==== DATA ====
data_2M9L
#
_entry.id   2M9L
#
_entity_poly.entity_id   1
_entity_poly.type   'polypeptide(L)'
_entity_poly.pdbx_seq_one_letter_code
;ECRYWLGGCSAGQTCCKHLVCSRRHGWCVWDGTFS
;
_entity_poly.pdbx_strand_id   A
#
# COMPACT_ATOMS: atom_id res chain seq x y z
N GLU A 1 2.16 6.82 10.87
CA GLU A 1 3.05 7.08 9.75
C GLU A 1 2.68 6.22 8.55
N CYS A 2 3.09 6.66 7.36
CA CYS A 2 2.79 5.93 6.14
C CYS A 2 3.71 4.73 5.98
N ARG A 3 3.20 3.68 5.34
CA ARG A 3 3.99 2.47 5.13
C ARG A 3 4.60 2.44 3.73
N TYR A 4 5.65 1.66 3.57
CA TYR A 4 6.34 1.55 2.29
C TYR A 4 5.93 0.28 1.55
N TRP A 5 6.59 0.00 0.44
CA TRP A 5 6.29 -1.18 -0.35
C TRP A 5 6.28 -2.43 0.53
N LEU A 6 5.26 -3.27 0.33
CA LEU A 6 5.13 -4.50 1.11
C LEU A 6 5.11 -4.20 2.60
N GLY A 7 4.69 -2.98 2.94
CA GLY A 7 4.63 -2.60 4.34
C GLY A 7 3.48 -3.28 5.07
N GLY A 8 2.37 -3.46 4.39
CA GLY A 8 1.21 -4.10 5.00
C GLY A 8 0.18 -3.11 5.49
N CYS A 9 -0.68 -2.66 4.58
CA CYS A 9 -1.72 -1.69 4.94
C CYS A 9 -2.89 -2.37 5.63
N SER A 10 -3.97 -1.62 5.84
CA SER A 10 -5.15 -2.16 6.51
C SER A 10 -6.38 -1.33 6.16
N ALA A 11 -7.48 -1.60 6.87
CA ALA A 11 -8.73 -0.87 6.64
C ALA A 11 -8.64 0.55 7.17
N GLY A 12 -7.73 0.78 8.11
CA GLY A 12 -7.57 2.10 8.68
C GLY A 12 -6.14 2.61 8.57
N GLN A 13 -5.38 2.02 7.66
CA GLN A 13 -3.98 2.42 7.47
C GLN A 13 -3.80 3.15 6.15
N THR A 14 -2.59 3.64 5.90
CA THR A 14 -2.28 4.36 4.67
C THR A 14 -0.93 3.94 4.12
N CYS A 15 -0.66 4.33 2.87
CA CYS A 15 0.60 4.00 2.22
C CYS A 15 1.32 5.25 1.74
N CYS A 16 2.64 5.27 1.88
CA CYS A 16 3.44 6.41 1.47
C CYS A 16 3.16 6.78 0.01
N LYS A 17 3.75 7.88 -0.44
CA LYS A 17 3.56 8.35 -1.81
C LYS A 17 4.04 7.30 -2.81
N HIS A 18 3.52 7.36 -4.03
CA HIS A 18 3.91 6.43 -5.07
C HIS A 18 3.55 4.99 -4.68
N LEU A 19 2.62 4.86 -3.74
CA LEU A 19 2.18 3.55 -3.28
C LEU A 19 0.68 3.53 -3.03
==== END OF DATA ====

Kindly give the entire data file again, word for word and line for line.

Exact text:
data_2M9L
#
_entry.id   2M9L
#
_entity_poly.entity_id   1
_entity_poly.type   'polypeptide(L)'
_entity_poly.pdbx_seq_one_letter_code
;ECRYWLGGCSAGQTCCKHLVCSRRHGWCVWDGTFS
;
_entity_poly.pdbx_strand_id   A
#
# COMPACT_ATOMS: atom_id res chain seq x y z
N GLU A 1 2.16 6.82 10.87
CA GLU A 1 3.05 7.08 9.75
C GLU A 1 2.68 6.22 8.55
N CYS A 2 3.09 6.66 7.36
CA CYS A 2 2.79 5.93 6.14
C CYS A 2 3.71 4.73 5.98
N ARG A 3 3.20 3.68 5.34
CA ARG A 3 3.99 2.47 5.13
C ARG A 3 4.60 2.44 3.73
N TYR A 4 5.65 1.66 3.57
CA TYR A 4 6.34 1.55 2.29
C TYR A 4 5.93 0.28 1.55
N TRP A 5 6.59 0.00 0.44
CA TRP A 5 6.29 -1.18 -0.35
C TRP A 5 6.28 -2.43 0.53
N LEU A 6 5.26 -3.27 0.33
CA LEU A 6 5.13 -4.50 1.11
C LEU A 6 5.11 -4.20 2.60
N GLY A 7 4.69 -2.98 2.94
CA GLY A 7 4.63 -2.60 4.34
C GLY A 7 3.48 -3.28 5.07
N GLY A 8 2.37 -3.46 4.39
CA GLY A 8 1.21 -4.10 5.00
C GLY A 8 0.18 -3.11 5.49
N CYS A 9 -0.68 -2.66 4.58
CA CYS A 9 -1.72 -1.69 4.94
C CYS A 9 -2.89 -2.37 5.63
N SER A 10 -3.97 -1.62 5.84
CA SER A 10 -5.15 -2.16 6.51
C SER A 10 -6.38 -1.33 6.16
N ALA A 11 -7.48 -1.60 6.87
CA ALA A 11 -8.73 -0.87 6.64
C ALA A 11 -8.64 0.55 7.17
N GLY A 12 -7.73 0.78 8.11
CA GLY A 12 -7.57 2.10 8.68
C GLY A 12 -6.14 2.61 8.57
N GLN A 13 -5.38 2.02 7.66
CA GLN A 13 -3.98 2.42 7.47
C GLN A 13 -3.80 3.15 6.15
N THR A 14 -2.59 3.64 5.90
CA THR A 14 -2.28 4.36 4.67
C THR A 14 -0.93 3.94 4.12
N CYS A 15 -0.66 4.33 2.87
CA CYS A 15 0.60 4.00 2.22
C CYS A 15 1.32 5.25 1.74
N CYS A 16 2.64 5.27 1.88
CA CYS A 16 3.44 6.41 1.47
C CYS A 16 3.16 6.78 0.01
N LYS A 17 3.75 7.88 -0.44
CA LYS A 17 3.56 8.35 -1.81
C LYS A 17 4.04 7.30 -2.81
N HIS A 18 3.52 7.36 -4.03
CA HIS A 18 3.91 6.43 -5.07
C HIS A 18 3.55 4.99 -4.68
N LEU A 19 2.62 4.86 -3.74
CA LEU A 19 2.18 3.55 -3.28
C LEU A 19 0.68 3.53 -3.03